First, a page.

justSPIN! Tenka, In The Eyes of Teppi

DJ Teppi
Words by Jenkin Au
Photography by Tony Einfeldt

DJ Teppi has been in the scene for many years. Originally hailing from Japan, DJ Teppi came to Vancouver in hopes to relax and just visit. What DJ Teppi found instead was Vancouver’s nightlife, and as he contributed more and more to this scene he discovered that he was staying longer and longer, even more than he had intended. Soon, DJ Teppi formed his own promotions company known as Tenka, which translates to “Underneath the Heavens”. DJ Teppi shares his story with the justalilhype! Crew.

Describe yourself.

I was born in Tokyo, Japan, and I came to Vancouver when I was 21, about five years ago. I came for a working holiday, intending to stay for a year. I used to promote hip hop parties back in Japan. When I was 19, I promoted for a lot of university students, but it was a really bad life. Night life in Japan is open to five or six in the morning, plus drinking, so I got sick a lot. That’s a reason why I came here for vacation; I came here to socialize and relax. But, I met so many Japanese DJ’s and dancers here and I started it up again. I had a turntable in Japan but it was only a hobby. I started DJing here in Vancouver since 2005 for my own parties. We didn’t have any connections here and didn’t have money. I had a little bit of experience and if I did this, I can save us money and spin my favourite music.

Did you know you were going to DJ?

No, not at all. I didn’t expect it at all. I just wanted to chill out and think about my health and then go back the next year. I don’t know, maybe I like it. Since 2005, I started my own Japanese community party called Tenka. I started DJing using the name DJ Teppi for Tenka. I am lucky to have met so many DJs here giving me lots of opportunities and help. Now, I’m doing DJing and working as a graphic designer, working Monday to Friday.

Having a background from Asia gives you a huge variety of different music. How has this helped you as a DJ?

As a DJ? There are so many DJs in Japan and you can find them anywhere. Japan has so many vinyl shops. Even just regular people that like music, they would go buy the vinyls. With Japan, it is really follower city, which is good, because they are the first to keep up. But for the people, it’s hard to keep up because it’s always changing. So many people are following the boom over there to just to get the girl or to look popular.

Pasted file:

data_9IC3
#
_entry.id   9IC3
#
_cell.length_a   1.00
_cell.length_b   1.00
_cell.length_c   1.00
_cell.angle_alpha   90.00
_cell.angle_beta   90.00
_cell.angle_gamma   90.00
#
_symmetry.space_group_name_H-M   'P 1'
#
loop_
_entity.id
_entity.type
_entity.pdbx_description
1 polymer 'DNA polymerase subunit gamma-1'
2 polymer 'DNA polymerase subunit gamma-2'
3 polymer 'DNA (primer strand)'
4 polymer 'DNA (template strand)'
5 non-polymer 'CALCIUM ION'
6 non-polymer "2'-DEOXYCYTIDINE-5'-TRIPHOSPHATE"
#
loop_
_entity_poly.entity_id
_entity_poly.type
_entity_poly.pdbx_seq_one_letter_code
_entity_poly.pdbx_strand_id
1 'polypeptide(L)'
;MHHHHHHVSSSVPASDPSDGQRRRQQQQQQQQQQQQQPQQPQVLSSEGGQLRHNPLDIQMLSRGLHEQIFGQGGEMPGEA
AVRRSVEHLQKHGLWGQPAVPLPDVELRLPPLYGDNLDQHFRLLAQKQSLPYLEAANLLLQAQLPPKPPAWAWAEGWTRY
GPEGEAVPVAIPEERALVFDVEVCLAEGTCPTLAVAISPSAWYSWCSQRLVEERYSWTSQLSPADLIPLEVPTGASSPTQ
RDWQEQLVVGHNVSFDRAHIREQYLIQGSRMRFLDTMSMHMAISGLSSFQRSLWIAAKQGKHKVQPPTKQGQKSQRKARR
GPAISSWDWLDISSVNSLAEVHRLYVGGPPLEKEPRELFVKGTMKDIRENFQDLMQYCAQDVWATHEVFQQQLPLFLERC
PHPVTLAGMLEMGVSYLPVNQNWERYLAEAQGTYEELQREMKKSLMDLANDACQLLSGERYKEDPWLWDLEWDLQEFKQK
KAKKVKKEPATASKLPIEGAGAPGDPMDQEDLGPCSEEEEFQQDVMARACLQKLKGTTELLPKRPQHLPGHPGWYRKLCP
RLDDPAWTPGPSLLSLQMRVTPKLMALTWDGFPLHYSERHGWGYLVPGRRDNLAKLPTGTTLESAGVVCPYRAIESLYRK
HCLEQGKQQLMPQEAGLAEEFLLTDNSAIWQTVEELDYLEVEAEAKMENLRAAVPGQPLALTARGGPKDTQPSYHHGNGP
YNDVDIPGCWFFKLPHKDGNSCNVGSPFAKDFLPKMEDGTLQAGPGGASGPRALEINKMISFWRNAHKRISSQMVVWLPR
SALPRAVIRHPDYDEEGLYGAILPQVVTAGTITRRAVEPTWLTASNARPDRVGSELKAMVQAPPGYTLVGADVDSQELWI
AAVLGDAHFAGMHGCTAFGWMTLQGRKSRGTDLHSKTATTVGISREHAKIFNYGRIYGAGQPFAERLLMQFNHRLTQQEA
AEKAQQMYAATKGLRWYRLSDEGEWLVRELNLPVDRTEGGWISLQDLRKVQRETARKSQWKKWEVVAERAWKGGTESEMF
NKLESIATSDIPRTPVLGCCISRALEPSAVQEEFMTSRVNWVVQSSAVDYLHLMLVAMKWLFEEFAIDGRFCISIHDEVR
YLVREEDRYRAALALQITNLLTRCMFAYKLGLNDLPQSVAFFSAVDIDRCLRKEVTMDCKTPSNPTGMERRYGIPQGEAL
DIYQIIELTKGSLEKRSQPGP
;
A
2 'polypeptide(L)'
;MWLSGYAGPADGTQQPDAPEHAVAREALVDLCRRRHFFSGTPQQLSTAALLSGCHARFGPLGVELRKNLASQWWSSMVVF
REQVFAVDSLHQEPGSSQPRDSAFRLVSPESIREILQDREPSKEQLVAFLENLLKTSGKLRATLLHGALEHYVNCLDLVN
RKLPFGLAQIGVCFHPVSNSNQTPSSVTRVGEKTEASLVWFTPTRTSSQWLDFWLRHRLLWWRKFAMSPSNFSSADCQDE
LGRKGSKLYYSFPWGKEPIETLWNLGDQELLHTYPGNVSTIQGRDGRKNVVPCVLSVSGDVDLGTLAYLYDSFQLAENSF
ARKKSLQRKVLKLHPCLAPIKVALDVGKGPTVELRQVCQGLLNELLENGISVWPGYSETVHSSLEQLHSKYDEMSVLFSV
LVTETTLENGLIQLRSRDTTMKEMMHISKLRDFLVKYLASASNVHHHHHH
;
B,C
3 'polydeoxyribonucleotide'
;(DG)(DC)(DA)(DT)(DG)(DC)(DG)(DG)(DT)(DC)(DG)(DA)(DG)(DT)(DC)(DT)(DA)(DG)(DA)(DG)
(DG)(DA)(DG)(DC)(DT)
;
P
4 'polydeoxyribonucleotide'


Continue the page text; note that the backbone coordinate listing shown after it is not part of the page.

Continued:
Well how do you feel about the scene here?

Here, it’s more party. Realistically, there isn’t a good scene here but the people still go to drink and dance without much focused music. In Japan, if you go to a hip hop club, then it’s hip hop music. If you listen to hip hop and hip hop in the car, then you go to a house club, then you don’t fit in. Here, who cares what music you listen to. Here, we play good music for people to party to. I think Vancouver is more multi-entertainment. The people have the HYPE to have a good time.

Define your version of funk.

Funk is…to have fun and you just feel the music playing. Some people are really shy, like me, I’m really shy. But after music and maybe a little bit of alcohol, they let go and be themselves.

How have you contributed to this scene?

I’m trying to play more music that other DJs don’t spin. I want people to know more kinds of music. Every week, there’s a new DJ but the same sound and I think that people are getting bored. I want to bring new music to everyone, maybe once a month. Like, this time, I play reggae, and then next time I play hip hop. I DJ for dance battles sometimes and I’m doing more funk, which is unusual for club music. Sometimes, I spin original music, and sometimes I spin remixes and mix samples. We mostly know the new music, but we don’t know about the original music. I want to play more music not from the Top 40.

Describe the relationship between dance and music.

DJing is for people. Music and dance is like the same thing, together. No dancers, no music, and no music, then no dance.

Tenka means underneath the heavens. What exists underneath the heavens in your eyes.

I can see so many nationalities that can share the same thing. In Japan, I didn’t recognize this because it was always Japanese people and some tourists. Here, you have so many nationalities so that’s why I used that name, to cover everything.

What artists are your favourite.

Nitro Microphone Underground. That was my favourite group back in Japan. Now, after coming here, I think my tastes changed. I really like Mary J. Blige and Nexxt and others.

How do you energize a crowd?

In HYPE time, I’m trying to mix really quickly, like one verse, one verse, one verse, to get the crowd HYPEd up. If I can spin as much as I can, then they are energized. Some good songs, I let it go for maybe two verses. Others, I keep it really quick. There are so many HYPE songs, and I try to keep my favourite and songs that aren’t on the radios fresh. Here, the radio scene is very slow so it’s the same songs going on. People here don’t know many songs, they know the Top 40.

How do you want to change this scene?

I want to put more performers in the clubs. With Tenka, I have been using dancers every time since 2005. That is myself and I’ve grown up with dance. With the dancers, they don’t get money and they don’t spend money on drinking so in the club scene, it’s bad customers. But I’m trying to push more dancers and singers and people really like it. I want to put some spice into it.

What is HYPE?

HYPE are the things that I don’t need to think about anything.